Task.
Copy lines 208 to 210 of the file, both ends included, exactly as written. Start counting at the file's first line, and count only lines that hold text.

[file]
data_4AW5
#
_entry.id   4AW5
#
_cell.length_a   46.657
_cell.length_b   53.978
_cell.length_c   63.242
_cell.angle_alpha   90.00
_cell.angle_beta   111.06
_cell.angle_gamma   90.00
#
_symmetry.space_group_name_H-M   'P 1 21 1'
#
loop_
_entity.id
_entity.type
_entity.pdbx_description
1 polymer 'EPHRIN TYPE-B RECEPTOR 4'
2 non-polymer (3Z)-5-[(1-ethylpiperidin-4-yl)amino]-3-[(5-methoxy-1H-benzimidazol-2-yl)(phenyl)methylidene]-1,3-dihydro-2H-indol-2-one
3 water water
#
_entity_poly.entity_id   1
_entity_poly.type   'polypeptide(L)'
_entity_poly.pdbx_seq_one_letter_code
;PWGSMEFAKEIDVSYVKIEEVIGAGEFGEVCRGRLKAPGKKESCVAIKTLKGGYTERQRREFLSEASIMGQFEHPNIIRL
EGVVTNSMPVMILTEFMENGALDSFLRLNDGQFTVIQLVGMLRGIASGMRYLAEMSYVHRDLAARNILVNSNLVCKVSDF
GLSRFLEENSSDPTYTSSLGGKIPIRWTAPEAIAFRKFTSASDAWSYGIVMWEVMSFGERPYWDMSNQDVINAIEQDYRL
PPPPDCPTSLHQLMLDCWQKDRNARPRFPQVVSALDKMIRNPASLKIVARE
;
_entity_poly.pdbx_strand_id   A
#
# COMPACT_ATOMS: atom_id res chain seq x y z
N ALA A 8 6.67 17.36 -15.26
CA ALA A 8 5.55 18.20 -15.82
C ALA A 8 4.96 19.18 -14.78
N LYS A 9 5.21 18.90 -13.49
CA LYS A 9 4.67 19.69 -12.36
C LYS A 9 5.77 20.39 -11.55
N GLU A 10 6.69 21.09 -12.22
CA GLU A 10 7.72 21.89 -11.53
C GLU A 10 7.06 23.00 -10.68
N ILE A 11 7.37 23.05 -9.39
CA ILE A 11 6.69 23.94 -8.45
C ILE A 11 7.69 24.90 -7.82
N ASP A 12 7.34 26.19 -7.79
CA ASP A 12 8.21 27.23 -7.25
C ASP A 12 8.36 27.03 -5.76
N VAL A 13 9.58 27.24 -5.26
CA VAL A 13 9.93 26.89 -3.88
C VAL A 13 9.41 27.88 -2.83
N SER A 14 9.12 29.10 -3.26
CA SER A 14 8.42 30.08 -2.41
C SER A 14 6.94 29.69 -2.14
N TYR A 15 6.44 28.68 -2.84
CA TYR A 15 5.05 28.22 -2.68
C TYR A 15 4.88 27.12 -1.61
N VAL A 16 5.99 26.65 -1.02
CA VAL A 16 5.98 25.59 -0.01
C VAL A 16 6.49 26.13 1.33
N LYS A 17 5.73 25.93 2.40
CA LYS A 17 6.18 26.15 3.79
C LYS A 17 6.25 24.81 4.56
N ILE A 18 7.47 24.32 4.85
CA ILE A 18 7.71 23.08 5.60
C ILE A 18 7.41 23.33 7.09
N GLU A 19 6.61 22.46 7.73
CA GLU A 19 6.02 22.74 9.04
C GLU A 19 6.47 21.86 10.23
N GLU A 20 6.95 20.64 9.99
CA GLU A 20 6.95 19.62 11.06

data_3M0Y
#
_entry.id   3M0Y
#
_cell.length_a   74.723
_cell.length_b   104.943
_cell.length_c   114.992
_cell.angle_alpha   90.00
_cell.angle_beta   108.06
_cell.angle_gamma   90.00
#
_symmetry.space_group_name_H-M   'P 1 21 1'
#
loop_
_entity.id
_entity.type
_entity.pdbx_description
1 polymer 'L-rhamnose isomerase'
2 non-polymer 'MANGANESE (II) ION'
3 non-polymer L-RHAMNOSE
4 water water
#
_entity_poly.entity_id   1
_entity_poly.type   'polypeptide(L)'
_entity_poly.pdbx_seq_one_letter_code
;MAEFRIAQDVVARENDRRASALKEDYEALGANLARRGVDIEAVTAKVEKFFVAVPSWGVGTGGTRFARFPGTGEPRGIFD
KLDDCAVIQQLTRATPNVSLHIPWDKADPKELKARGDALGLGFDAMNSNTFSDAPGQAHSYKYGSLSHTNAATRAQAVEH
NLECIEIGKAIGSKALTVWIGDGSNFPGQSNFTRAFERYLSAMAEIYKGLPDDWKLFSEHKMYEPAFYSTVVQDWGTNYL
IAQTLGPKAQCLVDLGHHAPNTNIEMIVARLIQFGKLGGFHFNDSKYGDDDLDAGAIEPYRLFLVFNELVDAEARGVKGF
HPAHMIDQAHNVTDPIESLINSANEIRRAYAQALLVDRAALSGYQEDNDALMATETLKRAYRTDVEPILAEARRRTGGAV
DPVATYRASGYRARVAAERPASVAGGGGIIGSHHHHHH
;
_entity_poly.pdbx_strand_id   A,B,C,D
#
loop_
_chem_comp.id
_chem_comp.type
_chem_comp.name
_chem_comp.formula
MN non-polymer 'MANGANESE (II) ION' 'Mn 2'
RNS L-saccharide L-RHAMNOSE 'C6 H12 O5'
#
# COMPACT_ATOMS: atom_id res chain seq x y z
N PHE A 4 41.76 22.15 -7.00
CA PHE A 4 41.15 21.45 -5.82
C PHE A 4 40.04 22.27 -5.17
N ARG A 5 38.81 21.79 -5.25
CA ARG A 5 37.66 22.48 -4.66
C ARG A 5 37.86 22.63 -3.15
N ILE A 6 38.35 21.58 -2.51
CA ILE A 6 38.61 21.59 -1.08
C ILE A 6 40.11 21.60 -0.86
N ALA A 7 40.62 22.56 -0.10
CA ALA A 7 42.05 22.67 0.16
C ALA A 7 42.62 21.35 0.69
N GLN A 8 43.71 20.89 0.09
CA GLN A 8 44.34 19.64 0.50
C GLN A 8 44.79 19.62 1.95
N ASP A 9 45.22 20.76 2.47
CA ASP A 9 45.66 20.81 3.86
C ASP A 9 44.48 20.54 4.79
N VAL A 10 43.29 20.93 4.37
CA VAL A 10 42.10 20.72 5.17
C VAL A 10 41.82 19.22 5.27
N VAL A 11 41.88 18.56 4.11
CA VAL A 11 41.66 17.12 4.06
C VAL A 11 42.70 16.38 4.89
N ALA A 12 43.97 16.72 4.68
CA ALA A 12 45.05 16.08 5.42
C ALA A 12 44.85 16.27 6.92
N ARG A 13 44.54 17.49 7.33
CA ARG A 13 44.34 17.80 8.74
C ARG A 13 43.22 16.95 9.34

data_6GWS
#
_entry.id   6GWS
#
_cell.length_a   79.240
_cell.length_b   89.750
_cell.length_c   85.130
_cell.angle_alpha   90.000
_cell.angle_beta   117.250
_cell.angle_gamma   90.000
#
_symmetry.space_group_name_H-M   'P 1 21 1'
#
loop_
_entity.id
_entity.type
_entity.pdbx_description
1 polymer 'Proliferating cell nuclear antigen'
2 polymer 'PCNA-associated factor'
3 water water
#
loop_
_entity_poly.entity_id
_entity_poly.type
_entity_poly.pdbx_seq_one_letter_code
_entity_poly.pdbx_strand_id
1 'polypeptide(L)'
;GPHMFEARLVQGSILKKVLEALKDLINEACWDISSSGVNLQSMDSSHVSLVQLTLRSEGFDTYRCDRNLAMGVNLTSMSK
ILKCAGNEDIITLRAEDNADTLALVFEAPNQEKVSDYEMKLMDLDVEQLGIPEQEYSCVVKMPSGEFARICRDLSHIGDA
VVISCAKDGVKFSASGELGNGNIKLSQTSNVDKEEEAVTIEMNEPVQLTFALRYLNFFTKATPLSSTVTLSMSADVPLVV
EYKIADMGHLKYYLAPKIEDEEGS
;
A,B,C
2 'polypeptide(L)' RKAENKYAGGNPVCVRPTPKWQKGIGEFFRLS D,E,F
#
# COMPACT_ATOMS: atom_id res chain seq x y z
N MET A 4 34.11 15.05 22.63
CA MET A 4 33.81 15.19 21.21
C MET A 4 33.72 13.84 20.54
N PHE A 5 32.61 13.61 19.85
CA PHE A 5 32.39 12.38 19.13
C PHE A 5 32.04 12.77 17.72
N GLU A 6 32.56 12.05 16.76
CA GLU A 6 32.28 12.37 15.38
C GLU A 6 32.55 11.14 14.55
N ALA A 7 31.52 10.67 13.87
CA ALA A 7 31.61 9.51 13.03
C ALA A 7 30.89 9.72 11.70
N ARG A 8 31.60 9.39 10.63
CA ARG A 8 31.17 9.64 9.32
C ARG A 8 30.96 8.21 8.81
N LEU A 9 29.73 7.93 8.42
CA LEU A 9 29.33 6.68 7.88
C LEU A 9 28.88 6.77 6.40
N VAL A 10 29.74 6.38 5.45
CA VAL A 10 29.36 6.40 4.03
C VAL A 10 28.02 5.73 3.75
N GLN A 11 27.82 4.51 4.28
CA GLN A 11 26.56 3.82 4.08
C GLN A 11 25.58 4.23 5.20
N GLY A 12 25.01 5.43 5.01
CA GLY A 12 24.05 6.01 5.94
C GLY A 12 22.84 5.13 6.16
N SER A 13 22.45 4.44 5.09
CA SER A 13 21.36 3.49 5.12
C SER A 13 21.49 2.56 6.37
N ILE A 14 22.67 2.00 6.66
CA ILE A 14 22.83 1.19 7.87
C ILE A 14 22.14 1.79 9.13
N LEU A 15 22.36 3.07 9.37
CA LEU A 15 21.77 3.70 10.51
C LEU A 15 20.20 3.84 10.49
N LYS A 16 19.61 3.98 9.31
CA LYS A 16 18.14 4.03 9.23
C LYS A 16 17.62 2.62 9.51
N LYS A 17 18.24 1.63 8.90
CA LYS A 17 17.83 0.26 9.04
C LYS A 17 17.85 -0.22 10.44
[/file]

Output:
CA SER A 13 21.36 3.49 5.12
C SER A 13 21.49 2.56 6.37
N ILE A 14 22.67 2.00 6.66